While we have seen a lot of innovation and pioneering within the Digital & Tech sector this year, it has also been a fairly challenging year for hiring, with widespread reports of redundancies being made across the sector. As a result, fewer companies are actively hiring and there is a surplus of available talent competing for available roles. But, with all of that being said, in a year that has seen more tech layoffs than ever before, we are likely to see an increase in the number of new start-ups and increased innovation on a smaller scale as a result of this, leading to growth in the market.
This year in particular, salaries in the sector have been liable to vary significantly from company to company, with the value of projects and the role itself often being of greater significance when determining the salary offering than the candidate’s location. Equally, although salaries in our industry have always been relatively broad, we have had some cases of hugely inflated salaries being offered for certain positions, and this could perhaps be a knock-on effect of the increase in contract developers who are now open to considering permanent positions.
Whilst we have seen some cases of businesses requesting a return to office work, particularly from smaller agencies, we are also seeing individuals looking to move into a new role because they are no longer being granted the ability to work flexibly and/or remotely. Whilst collaboration is of course important, I would advise clients to try and be flexible wherever possible. There are candidates on the market who might never want to return to the office again, and by enforcing mandatory office working, you will be missing out on this talent to your competitors who have managed to reach a compromise. Equally, it’s important to consider that remote developers can earn a London salary even if they’re not located in London, so enticing them to join a business that is offering a lot less will always be a challenge. Businesses need to have some level of flex; for example, offering a higher salary for candidates who are traveling to be in the office.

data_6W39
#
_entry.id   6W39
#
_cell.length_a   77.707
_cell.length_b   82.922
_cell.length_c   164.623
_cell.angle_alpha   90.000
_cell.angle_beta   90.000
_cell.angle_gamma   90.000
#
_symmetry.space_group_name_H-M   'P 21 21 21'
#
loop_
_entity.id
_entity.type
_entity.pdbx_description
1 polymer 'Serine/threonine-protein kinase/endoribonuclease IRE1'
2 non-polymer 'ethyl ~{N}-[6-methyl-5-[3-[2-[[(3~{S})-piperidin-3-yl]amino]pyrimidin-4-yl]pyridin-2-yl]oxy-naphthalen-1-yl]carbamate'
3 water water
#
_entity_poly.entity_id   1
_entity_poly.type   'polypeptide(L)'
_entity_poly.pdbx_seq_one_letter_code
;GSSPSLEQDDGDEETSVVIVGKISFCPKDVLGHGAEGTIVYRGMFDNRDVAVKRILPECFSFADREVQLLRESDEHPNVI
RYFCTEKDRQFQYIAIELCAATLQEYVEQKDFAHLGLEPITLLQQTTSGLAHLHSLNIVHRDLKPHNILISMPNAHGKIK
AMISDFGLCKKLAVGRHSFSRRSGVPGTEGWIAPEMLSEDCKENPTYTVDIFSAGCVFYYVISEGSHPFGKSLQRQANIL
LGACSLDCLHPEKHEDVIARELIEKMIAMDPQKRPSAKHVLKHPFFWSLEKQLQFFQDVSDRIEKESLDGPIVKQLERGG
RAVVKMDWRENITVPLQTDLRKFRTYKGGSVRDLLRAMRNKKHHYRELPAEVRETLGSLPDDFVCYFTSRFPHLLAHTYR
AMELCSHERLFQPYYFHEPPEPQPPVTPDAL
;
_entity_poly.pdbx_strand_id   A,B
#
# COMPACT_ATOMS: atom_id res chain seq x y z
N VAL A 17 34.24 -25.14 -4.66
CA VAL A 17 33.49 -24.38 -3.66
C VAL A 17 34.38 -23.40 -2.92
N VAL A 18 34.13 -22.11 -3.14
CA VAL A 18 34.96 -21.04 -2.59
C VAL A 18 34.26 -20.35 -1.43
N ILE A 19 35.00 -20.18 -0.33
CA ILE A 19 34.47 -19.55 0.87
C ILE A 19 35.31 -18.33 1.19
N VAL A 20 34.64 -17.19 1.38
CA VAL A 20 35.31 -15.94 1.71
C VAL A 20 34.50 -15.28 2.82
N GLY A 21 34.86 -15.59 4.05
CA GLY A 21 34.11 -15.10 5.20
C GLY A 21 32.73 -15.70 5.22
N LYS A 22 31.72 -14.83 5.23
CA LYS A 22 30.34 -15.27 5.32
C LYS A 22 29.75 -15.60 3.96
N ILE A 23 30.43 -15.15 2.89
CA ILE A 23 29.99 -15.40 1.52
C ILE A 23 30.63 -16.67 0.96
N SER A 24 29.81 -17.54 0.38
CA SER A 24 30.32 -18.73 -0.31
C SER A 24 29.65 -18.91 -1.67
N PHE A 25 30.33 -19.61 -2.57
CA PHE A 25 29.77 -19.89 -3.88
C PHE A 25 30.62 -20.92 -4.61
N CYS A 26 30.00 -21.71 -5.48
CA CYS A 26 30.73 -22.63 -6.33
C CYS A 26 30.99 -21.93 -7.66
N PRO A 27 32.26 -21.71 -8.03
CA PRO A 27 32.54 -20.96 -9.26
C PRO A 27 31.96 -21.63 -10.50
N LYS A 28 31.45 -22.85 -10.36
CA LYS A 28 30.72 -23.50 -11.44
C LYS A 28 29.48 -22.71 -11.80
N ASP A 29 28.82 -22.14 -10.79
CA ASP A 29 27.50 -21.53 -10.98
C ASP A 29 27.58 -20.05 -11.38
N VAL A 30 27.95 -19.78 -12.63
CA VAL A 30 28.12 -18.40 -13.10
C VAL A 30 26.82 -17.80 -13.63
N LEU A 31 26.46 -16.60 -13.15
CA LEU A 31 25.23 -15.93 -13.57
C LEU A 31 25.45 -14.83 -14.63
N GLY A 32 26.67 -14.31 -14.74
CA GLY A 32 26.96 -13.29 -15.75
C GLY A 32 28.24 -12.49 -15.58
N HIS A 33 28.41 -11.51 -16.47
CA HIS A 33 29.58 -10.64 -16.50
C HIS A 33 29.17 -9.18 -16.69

Although we have certainly seen some challenges in the hiring market this year, we are anticipating an increase in activity over the next few months. In our experience, the candidates who are looking to make a move are usually motivated principally by progression and learning and development opportunities. The tech stack on offer is also a key driver, as the professionals we are speaking to are keen to engage and work with new tech for projects, so this is a very attractive selling point. We have seen an increasing trend of professionals who are happy to move into a new position on the same salary, which paints a clear picture of the current market. I would advise clients to ensure that they are prioritising their learning and development offerings and taking the time to map out the progression opportunities for the positions they have available to ensure they are as attractive as possible.